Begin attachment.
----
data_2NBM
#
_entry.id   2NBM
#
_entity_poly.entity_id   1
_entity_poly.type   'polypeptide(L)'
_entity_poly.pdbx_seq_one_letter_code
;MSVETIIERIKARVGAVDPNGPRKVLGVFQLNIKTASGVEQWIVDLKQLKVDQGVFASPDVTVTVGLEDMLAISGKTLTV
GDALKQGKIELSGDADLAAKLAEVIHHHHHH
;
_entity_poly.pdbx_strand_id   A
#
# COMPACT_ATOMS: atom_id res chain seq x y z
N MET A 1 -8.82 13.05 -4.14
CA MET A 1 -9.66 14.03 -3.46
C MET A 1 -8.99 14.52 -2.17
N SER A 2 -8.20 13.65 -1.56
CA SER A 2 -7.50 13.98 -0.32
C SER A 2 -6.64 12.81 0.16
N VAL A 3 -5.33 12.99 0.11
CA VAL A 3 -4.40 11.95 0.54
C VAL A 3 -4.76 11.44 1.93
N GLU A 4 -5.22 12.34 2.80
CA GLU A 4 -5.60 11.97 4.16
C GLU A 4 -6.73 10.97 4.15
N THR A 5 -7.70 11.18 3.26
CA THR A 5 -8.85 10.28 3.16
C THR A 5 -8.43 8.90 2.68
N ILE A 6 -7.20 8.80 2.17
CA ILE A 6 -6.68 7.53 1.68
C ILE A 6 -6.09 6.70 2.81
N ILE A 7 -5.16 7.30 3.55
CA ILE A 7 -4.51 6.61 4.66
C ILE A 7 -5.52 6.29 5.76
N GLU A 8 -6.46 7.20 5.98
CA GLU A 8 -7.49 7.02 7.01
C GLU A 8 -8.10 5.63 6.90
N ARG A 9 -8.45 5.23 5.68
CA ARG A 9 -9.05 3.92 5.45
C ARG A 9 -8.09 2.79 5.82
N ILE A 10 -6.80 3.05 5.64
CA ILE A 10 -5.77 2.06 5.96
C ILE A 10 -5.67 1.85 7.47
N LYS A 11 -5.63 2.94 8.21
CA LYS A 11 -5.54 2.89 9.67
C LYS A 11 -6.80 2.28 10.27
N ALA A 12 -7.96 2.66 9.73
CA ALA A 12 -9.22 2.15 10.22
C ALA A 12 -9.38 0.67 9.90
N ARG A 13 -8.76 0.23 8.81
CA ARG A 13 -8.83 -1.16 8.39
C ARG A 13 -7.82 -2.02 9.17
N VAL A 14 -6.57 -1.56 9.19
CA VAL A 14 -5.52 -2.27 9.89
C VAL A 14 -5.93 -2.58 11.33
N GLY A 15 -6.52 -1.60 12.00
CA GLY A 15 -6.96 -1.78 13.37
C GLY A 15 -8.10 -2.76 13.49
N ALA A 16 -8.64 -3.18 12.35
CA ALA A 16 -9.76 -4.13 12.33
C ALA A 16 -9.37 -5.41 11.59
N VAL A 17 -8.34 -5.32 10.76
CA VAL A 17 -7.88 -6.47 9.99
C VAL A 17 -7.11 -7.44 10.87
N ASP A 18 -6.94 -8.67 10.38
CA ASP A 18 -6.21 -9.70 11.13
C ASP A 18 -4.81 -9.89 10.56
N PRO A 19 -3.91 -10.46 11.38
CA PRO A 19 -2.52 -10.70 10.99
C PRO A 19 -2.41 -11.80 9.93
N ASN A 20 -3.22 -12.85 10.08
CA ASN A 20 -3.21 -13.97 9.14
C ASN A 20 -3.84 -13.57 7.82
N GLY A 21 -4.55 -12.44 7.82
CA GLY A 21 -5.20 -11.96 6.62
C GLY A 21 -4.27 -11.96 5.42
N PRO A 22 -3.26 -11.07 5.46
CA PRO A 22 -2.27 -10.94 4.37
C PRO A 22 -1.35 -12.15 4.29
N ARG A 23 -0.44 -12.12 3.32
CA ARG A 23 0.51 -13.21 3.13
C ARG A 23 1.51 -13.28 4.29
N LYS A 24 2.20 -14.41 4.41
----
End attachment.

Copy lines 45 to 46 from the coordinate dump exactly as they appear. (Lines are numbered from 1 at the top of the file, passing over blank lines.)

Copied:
CA LYS A 11 -5.54 2.89 9.67
C LYS A 11 -6.80 2.28 10.27